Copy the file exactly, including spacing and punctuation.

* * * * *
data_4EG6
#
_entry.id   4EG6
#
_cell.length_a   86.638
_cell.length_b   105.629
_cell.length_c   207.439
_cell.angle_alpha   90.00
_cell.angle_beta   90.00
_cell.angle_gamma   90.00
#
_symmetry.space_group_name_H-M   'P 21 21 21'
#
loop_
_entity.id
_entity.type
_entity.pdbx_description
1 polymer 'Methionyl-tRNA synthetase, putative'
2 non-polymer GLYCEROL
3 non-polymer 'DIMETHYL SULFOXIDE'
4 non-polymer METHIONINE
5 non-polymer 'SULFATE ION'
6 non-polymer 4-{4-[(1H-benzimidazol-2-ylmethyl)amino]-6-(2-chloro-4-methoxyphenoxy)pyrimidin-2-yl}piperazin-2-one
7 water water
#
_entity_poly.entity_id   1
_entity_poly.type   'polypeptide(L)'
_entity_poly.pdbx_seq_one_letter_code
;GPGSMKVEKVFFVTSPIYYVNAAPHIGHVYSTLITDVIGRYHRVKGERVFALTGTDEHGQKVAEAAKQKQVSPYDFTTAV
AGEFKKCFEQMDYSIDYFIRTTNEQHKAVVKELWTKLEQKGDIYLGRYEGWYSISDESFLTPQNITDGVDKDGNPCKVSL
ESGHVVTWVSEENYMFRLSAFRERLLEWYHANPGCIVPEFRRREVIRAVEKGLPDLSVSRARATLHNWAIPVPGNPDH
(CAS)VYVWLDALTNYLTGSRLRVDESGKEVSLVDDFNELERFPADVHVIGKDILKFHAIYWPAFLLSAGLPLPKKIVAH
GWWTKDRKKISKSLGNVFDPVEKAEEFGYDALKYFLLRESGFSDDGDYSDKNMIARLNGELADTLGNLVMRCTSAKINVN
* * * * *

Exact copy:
data_4EG6
#
_entry.id   4EG6
#
_cell.length_a   86.638
_cell.length_b   105.629
_cell.length_c   207.439
_cell.angle_alpha   90.00
_cell.angle_beta   90.00
_cell.angle_gamma   90.00
#
_symmetry.space_group_name_H-M   'P 21 21 21'
#
loop_
_entity.id
_entity.type
_entity.pdbx_description
1 polymer 'Methionyl-tRNA synthetase, putative'
2 non-polymer GLYCEROL
3 non-polymer 'DIMETHYL SULFOXIDE'
4 non-polymer METHIONINE
5 non-polymer 'SULFATE ION'
6 non-polymer 4-{4-[(1H-benzimidazol-2-ylmethyl)amino]-6-(2-chloro-4-methoxyphenoxy)pyrimidin-2-yl}piperazin-2-one
7 water water
#
_entity_poly.entity_id   1
_entity_poly.type   'polypeptide(L)'
_entity_poly.pdbx_seq_one_letter_code
;GPGSMKVEKVFFVTSPIYYVNAAPHIGHVYSTLITDVIGRYHRVKGERVFALTGTDEHGQKVAEAAKQKQVSPYDFTTAV
AGEFKKCFEQMDYSIDYFIRTTNEQHKAVVKELWTKLEQKGDIYLGRYEGWYSISDESFLTPQNITDGVDKDGNPCKVSL
ESGHVVTWVSEENYMFRLSAFRERLLEWYHANPGCIVPEFRRREVIRAVEKGLPDLSVSRARATLHNWAIPVPGNPDH
(CAS)VYVWLDALTNYLTGSRLRVDESGKEVSLVDDFNELERFPADVHVIGKDILKFHAIYWPAFLLSAGLPLPKKIVAH
GWWTKDRKKISKSLGNVFDPVEKAEEFGYDALKYFLLRESGFSDDGDYSDKNMIARLNGELADTLGNLVMRCTSAKINVN